U.S. needs a leader for all seasons

America needs a "President for all Seasons" or at least a leader for all seasons. Could any of us have expected an international health crisis when we voted for Donald Trump four years ago?

If we, in our worst nightmares, had anticipated a situation such as we are in today, would we have desired Donald Trump over any or all of the other potential leaders, Democrat or Republican?

My view of the world at 80 years of age is much different than my two sons' views. They grew up in a very different world than my early years and our family's relocation from town to a small farm on Sugar Creek. As a result, my exposure to work was in a farm household that remembered the Depression and valued economic sacrifice and hard work.

Four years ago Donald Trump appeared to be an innovator who could bring some leadership to a government that looked very dysfunctional to me personally and seemed to be in a perpetual political feud. Could we have asked ourselves at that time what should our "man for all seasons" look like, sound like and what style of leadership would he or she display in a crisis such as we now face?

Until we see a person under the pressure of an event like we now experience it is difficult to know for sure. Wouldn't it be nice if anyone of us had an answer to the leadership qualities that our nation and the world needs now? Or is it possible, or more likely, no single individual presents the image we need to bring unity to a world in crisis? America has the opportunity to once again be seen (and acknowledged) as the leader of humanity and a stable economy. But the world will look to our national leader with the spot light on their every move and every verbal quote. They must put America, not themselves, first.

We as a nation face a once in a lifetime health crisis. Because we are known for our spending on prescription health care costs, the world probably expects us to be the leader in research and anticipation of preparedness before a problem occurs. Even American pharmaceutical companies could not anticipate a problem in a Chinese city would dominate conversation and life style around the world as we see today.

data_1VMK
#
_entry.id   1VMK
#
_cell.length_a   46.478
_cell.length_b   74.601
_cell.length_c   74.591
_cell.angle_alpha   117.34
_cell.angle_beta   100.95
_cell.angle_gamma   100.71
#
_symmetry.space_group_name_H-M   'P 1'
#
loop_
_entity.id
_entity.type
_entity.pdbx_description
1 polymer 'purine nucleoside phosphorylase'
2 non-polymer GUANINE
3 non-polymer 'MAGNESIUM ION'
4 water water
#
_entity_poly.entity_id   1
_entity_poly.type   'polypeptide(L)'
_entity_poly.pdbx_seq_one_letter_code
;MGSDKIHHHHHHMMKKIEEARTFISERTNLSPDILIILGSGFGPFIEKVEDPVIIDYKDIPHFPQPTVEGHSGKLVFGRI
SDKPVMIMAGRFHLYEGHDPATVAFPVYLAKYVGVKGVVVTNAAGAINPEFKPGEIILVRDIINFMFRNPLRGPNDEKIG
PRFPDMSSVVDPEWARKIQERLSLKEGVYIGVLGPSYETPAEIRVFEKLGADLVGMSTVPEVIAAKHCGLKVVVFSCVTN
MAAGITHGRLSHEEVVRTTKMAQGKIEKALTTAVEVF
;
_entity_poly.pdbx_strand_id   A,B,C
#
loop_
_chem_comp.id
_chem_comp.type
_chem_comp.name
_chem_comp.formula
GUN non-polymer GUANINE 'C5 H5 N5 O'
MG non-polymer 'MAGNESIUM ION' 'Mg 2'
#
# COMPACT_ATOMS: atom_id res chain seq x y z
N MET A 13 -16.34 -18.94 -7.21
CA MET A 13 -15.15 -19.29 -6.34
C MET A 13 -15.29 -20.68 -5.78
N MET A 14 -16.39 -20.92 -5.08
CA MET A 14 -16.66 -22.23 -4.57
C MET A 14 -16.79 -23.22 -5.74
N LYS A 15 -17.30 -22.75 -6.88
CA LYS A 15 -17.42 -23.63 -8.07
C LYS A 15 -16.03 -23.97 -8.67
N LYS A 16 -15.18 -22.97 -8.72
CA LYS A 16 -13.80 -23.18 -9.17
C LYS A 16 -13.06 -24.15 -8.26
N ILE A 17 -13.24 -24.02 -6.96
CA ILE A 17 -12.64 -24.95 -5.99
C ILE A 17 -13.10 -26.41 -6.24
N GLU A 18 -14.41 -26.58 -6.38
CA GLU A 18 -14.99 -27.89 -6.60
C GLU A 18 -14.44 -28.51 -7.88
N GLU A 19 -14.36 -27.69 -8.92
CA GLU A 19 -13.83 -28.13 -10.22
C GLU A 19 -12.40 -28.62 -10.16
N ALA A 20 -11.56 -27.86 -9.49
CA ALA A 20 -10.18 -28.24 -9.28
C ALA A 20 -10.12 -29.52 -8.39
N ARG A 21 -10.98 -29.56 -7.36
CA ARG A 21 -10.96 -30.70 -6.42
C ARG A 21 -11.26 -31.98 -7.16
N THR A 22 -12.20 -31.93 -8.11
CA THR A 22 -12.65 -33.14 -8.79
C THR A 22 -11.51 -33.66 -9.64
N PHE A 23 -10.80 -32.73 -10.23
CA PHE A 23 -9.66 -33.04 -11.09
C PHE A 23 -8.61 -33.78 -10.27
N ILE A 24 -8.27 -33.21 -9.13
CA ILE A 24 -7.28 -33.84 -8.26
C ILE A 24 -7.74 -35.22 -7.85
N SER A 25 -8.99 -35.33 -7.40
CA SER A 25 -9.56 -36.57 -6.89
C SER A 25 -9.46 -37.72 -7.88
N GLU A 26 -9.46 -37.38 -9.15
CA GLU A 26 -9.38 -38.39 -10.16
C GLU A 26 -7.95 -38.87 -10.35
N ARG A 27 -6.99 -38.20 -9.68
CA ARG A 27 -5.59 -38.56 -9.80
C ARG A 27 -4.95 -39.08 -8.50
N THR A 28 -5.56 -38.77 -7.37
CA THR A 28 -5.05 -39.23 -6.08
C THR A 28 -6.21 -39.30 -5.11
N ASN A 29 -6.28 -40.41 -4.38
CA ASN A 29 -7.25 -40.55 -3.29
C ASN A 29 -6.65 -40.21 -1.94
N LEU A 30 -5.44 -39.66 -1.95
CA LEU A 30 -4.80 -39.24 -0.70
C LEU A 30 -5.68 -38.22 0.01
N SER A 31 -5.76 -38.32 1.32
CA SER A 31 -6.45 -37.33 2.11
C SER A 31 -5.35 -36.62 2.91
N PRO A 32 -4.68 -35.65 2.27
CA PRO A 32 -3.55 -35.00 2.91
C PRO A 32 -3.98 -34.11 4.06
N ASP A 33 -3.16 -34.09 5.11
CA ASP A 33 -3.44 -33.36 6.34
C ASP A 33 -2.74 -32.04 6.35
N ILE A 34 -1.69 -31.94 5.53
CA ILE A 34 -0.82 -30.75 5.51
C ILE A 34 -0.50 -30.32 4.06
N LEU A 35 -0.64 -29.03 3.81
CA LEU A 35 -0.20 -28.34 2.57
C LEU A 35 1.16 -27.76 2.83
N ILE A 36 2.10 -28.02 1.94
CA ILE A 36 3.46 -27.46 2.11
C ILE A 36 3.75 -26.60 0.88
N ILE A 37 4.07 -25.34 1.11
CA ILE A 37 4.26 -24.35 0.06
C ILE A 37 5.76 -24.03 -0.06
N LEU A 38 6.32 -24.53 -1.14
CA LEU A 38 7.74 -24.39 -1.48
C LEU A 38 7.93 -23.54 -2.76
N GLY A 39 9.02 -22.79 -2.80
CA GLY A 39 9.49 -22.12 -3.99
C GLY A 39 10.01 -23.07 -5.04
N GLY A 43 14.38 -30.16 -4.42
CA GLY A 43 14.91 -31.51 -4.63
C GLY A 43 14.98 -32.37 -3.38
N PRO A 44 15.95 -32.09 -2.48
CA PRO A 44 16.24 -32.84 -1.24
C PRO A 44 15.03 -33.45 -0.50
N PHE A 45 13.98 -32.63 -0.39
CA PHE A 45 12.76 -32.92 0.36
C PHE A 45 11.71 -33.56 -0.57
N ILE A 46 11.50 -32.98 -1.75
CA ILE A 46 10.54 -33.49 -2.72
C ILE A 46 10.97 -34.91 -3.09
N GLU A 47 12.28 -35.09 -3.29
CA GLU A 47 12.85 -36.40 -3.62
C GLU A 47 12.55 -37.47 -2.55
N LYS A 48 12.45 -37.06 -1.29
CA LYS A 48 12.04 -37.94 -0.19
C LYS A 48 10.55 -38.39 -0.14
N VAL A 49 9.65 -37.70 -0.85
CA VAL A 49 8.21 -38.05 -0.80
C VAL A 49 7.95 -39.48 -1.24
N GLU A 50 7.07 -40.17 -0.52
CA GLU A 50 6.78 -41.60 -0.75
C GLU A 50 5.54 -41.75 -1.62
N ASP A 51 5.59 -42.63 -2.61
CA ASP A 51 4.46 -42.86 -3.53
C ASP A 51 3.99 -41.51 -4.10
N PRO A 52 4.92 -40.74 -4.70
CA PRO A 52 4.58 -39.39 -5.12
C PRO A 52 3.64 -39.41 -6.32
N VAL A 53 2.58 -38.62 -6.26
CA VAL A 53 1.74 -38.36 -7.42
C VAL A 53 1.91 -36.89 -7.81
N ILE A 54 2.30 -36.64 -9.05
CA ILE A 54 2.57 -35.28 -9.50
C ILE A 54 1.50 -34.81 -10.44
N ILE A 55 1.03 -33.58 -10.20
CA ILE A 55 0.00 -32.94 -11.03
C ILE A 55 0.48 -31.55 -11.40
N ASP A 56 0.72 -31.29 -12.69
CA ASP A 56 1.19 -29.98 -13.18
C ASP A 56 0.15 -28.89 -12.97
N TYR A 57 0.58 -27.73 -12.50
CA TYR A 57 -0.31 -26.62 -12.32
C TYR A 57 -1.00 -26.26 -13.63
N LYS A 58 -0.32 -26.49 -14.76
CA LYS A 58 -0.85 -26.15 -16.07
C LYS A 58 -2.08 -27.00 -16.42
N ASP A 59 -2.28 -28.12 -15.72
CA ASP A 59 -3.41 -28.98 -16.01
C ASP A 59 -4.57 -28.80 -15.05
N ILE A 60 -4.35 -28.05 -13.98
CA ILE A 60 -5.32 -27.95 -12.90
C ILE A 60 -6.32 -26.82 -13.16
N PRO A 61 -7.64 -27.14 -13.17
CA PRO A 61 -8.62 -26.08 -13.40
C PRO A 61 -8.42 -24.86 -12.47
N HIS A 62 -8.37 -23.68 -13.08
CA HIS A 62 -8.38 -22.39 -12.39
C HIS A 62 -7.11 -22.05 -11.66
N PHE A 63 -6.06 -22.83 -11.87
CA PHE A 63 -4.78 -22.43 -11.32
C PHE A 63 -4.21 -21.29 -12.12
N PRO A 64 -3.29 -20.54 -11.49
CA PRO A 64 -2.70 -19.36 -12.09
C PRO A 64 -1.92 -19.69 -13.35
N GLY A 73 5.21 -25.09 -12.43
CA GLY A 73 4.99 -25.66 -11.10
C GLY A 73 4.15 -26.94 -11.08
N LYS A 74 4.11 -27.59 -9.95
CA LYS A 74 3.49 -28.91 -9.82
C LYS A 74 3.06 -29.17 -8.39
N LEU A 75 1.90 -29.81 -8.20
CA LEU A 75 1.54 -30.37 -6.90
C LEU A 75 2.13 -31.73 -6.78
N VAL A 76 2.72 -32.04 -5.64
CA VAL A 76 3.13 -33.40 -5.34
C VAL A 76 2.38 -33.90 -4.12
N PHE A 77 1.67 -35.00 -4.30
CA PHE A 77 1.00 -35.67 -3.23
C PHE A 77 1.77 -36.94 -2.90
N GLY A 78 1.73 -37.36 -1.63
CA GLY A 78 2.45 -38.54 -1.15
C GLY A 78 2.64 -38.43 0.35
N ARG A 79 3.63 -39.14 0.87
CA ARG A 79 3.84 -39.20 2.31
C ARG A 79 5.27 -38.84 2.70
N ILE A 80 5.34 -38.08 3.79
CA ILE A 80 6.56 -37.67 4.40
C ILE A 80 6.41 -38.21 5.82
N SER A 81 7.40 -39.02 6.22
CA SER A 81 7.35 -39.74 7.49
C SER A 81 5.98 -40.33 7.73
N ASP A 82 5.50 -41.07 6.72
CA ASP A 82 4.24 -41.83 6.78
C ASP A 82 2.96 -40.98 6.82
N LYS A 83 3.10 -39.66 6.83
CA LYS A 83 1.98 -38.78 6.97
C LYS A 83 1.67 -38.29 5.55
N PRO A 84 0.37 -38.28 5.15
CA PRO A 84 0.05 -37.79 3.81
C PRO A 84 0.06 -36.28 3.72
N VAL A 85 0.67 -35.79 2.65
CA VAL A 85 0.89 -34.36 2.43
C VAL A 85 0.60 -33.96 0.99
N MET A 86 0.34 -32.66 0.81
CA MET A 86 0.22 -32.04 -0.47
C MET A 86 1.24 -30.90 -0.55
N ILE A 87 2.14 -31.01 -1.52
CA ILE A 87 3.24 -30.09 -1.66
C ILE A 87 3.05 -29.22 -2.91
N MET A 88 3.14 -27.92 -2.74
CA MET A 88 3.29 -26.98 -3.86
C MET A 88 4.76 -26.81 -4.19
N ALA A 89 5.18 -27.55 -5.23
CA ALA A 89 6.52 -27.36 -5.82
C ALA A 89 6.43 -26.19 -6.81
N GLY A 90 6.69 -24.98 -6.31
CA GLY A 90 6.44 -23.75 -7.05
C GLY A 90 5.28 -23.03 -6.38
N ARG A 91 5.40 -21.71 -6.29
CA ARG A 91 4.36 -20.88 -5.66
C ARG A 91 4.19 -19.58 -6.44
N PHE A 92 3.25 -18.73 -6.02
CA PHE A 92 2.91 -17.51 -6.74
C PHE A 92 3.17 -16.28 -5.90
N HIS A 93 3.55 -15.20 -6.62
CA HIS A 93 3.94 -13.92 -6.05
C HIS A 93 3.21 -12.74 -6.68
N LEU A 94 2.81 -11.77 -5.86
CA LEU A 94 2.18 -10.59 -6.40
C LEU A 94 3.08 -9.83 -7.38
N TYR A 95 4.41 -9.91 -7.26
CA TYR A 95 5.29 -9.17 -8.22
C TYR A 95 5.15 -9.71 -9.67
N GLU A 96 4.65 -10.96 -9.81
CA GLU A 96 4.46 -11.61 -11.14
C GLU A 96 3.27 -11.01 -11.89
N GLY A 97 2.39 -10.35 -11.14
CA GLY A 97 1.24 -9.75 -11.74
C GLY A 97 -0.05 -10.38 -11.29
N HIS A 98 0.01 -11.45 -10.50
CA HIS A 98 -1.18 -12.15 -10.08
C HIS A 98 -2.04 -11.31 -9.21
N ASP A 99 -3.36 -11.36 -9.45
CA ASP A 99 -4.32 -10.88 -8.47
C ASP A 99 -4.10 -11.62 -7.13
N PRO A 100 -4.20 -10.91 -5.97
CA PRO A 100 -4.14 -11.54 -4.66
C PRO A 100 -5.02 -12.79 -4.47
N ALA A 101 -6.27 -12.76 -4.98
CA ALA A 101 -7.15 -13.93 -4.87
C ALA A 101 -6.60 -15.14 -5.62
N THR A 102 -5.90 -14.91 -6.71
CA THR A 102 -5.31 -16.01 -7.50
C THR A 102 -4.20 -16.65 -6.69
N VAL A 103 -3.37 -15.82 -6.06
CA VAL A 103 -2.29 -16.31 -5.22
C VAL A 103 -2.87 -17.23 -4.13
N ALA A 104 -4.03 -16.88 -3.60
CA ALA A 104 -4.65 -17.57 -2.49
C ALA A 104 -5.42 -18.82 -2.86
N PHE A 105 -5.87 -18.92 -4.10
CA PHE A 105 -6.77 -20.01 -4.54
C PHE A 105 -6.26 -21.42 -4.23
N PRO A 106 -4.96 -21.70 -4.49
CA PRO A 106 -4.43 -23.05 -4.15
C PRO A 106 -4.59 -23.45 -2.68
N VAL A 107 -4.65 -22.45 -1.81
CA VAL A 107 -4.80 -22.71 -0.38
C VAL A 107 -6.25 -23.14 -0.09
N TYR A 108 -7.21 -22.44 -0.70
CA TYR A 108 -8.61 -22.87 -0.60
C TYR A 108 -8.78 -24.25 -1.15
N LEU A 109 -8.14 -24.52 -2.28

What we seem to be missing in our current president is an understanding of his role as America's leader "for all seasons." His attempt to be "in front of everything" including our health care needs seems to lead to more division than a solution to the situation. Apparently President Trump desires a loyal staff at a time when we need input from specialists in a variety of fields -- health care, economics, mass crowd control, negotiations with America's manufacturing base, etc. And, that input must be recognized as shared knowledge, respected and considered for its need and not controlled by a single-minded system whose focus is on re-election rather than problem solving.

This will pass.

A hundred years ago this month my grandfather died from a flu pandemic. It was not easy on the family to lose the head of the household before he was 40, but the family endured and there will be other world-wide health situations to face in the future. Learning from this current situation should be among our nation's priorities.

We will be faced with a choice in the Fall when we are asked to make a choice about our current president's success. We may have a choice about replacing him with a new face and a person who seems to listen to experts. Someone who doesn't try to lead with daily Tweets and embarrass himself in press briefings. We must judge our current evaluation of the presidency and cooperation from Congress against what we expected.

Can a former television personality lead our national legislators to solve our health care problems and the subsequent economic problems while spending his time keeping the spotlight on himself? Trying to read a press release covering technical terms that was obviously written by someone else is not my idea of leadership. Turning that responsibility for explaining a medical issue over to an expert who doesn't stumble over the words makes more sense to me. It demonstrates a quality of leadership and organizational understanding that shows a person knows how and when to utilize the knowledge of those that make up his or her team. Giving people the authority to do their job can save a lot of confusion and shows respect for those you have chosen to fill a need you are acknowledging must be done.

The president does not do himself any favors (in my eyes) when he tries to be a one-man show in a press conference. It is one thing to acknowledge another's contribution for something but it must sound sincere for the public to believe it. The ability to select and organize a group of talented persons into a well functioning team is one of the highest priorities of a leader.

If our president can't succeed in doing that, he will have a serious problem in November. Joe Biden may not be the best choice of the Democratic Party but he knows not to try to bluff his way when he isn't prepared to speak.


Editor's note: Leo Lynch, an award-winning columnist, is a native of Benton County and has deep roots in northwest Arkansas. The opinions expressed are those of the author. He is a retired industrial engineer and former Justice of the Peace.

Editorial on 04/01/2020